Stealing the line from the Bible's 1 Corinthians 13:1: "If I speak in the tongues of men and of angels, but have not love, I am only a resounding gong or a clanging cymbal."

Bono sung  "I have spoken with the tongue of angels" thus heralding to the world where he was coming from yet he then signalled his mischievous side with the following lyric that he had also 'held the hand of the Devil'.

Wake Up Dead Man from the Pop album

In tough times people often turn to their spiritual advisor for support - Wake Up Dead Man is Bono trying to get a direct line with Jesus to come and fix "the fucked up world'.

Originally written during the Zooropa recording sessions, the final version ended up on Pop as an effective album closer.

Fun aside, Hold Me Thrill Me Kiss Me Kill Me also came from the Zooropa recording sessions and asks a question of Jesus.


A beautiful track from U2's How to Dismantle An Atomic Bomb, Yahweh's lyrics are a reflection of Bono's faith (as the son of a Catholic father and an Anglican mother) and points to the differences in the power that he believes between God and mankind. 

The word 'yahweh' has traditionally been by transliterated from the word Jehovah. Jehovah is often described as "the proper name of God in the Old Testament".

Larry, Bono, Edge and Adam, hold the bike while I get on?

Sunday Bloody Sunday

Ostensibly a song about the political troubles that have face the people of Ireland, its inspiration was a couple of events where soldiers shot civilians in Northern Ireland - the lyrics capture the moment crisply by invoking a cross fire between religion and the military (and by extension the State) and the sad consequences when both collide. 

Until the End of the World

This has proved to be an incredibly popular song from U2's Achtung Baby and has been played on just about every tour U2 have done since that album was released in 1991.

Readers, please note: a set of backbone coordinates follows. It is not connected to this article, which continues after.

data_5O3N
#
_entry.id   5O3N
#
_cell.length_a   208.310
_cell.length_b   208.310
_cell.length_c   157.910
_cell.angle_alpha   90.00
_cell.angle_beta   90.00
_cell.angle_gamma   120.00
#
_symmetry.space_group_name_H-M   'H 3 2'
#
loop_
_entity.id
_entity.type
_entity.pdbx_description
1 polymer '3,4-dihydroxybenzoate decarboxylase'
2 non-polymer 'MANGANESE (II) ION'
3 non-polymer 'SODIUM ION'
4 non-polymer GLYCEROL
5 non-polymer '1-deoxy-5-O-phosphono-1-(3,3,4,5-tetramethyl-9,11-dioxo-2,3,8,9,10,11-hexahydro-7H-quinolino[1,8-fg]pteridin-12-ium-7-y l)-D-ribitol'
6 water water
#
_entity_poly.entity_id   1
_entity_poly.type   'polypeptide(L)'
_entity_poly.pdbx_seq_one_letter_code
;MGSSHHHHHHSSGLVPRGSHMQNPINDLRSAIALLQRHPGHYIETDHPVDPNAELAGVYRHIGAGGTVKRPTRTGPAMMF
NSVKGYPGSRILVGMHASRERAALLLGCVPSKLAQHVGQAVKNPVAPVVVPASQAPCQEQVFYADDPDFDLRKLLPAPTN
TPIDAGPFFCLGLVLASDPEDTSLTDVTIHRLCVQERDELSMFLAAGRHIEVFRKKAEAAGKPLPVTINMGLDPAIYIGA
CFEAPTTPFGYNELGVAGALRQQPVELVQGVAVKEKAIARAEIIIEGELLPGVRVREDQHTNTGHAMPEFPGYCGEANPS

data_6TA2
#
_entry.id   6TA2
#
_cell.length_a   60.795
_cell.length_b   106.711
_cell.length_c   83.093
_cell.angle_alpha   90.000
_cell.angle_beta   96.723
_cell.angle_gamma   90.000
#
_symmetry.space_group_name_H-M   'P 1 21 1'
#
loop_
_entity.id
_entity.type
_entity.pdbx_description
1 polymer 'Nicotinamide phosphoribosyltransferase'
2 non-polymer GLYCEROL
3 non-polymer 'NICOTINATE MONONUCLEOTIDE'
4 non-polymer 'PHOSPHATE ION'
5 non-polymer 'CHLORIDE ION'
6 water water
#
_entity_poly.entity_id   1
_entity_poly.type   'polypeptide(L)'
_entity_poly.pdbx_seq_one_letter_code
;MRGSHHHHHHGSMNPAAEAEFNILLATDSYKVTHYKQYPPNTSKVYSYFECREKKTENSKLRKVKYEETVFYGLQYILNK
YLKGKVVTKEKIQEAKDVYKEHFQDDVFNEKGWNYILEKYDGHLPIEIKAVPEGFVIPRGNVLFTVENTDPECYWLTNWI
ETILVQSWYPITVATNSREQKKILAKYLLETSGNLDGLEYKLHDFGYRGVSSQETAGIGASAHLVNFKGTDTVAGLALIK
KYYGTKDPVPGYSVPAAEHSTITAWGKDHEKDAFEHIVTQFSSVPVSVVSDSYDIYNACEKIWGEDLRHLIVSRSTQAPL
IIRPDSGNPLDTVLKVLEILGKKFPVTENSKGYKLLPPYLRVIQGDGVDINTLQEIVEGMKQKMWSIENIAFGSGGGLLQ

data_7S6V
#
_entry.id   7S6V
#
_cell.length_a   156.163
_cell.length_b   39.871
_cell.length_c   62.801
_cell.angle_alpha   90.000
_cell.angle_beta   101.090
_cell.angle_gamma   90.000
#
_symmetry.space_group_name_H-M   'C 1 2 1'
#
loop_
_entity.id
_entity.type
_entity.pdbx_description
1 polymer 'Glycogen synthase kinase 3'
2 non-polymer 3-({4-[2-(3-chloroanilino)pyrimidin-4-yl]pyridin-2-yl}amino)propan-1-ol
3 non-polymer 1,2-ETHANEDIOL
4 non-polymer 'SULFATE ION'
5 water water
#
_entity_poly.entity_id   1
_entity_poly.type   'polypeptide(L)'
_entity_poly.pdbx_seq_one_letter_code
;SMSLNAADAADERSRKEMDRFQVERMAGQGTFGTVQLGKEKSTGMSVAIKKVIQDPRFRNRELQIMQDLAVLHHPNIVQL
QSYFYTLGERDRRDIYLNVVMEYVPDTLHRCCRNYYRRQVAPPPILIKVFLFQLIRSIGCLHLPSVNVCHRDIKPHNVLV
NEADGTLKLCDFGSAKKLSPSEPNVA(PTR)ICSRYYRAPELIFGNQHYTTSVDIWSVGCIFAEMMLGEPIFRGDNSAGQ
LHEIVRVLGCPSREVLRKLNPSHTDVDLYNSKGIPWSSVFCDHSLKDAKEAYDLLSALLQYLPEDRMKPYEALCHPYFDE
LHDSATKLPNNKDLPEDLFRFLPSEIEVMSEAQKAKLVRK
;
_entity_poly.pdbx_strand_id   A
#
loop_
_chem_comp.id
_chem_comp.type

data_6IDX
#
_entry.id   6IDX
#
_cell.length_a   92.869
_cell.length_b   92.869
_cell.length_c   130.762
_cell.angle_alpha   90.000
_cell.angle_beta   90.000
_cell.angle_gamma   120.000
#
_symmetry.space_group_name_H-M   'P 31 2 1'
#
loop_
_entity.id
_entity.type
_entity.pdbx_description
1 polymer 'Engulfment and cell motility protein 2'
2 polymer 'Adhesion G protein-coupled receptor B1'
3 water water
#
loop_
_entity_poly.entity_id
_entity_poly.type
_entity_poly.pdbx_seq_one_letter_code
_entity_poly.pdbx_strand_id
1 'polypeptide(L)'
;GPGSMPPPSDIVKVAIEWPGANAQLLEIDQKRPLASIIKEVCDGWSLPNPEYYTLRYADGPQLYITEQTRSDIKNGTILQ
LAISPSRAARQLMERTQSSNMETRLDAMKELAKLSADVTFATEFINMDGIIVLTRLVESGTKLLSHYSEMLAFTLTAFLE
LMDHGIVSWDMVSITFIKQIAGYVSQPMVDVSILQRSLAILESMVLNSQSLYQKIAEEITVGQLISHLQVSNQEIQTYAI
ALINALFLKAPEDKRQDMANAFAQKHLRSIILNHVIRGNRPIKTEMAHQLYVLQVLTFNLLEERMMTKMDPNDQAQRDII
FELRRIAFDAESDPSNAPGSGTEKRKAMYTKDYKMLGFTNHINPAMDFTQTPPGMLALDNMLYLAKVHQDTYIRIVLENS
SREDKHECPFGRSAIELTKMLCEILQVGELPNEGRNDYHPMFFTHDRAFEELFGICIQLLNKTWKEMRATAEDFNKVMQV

It is semi-legendary in U2 fan circles for being a fictional conversation between Jesus and Judas following the betrayal in the garden of Gethsemane. The lyrics hint that Judas regretted his actions and committed suicide.


A classic earnest lyric from Bono. The October album was definitely Bono on 'God Watch' -  exploring his thoughts around his mother's death and the spectre of meeting Jesus.

Stranger in a Strange Land

The entire lyrics of the song appear to be making an allusion to the Emmaus story from the Bible's Luke 24, where the newly risen from the dead Jesus appears to two disciples as a complete stranger, but miraculously cannot be recognized until he offers bread to the two disciples who have invited him into their abode.

It's hard to discern the actual message of this song. The lyrics possibly suggest the character is living in a world where they need some help and they need some angels to come and sort things out.

The line "where is the hope, and where is the faith, and the love?" hints at a lost soul that needs some guidance in light of a world they are concerned about such one where the cartoon network leads into the news and the blind lead the blondes.

The song featured on the City of Angels soundtrack and was a fairly popular single from the Pop album.


Salome is inspired by the story of the death of John the Baptist which was from the gospel of Mark.

Supposedly a seductive dancer (in the modern-day vernacular, she'd be known as a stripper) Salome's super gyrations convinced the King to grant her a wish to which she asked for the head of John.

Pretty random story and sounds like something that got lost in translation when the Bible got rewritten. It's either that or Oscar Wilde had an overactive imagination. 

These eight songs were only a taste of the many songs that Bono has imbued with lyrics that refer to the Bible or have looked into an 'ecumenical' matter of sorts - Gloria, for example, could probably have a whole essay written about it.

What other songs do you think show U2's spiritual side? What do they mean for you?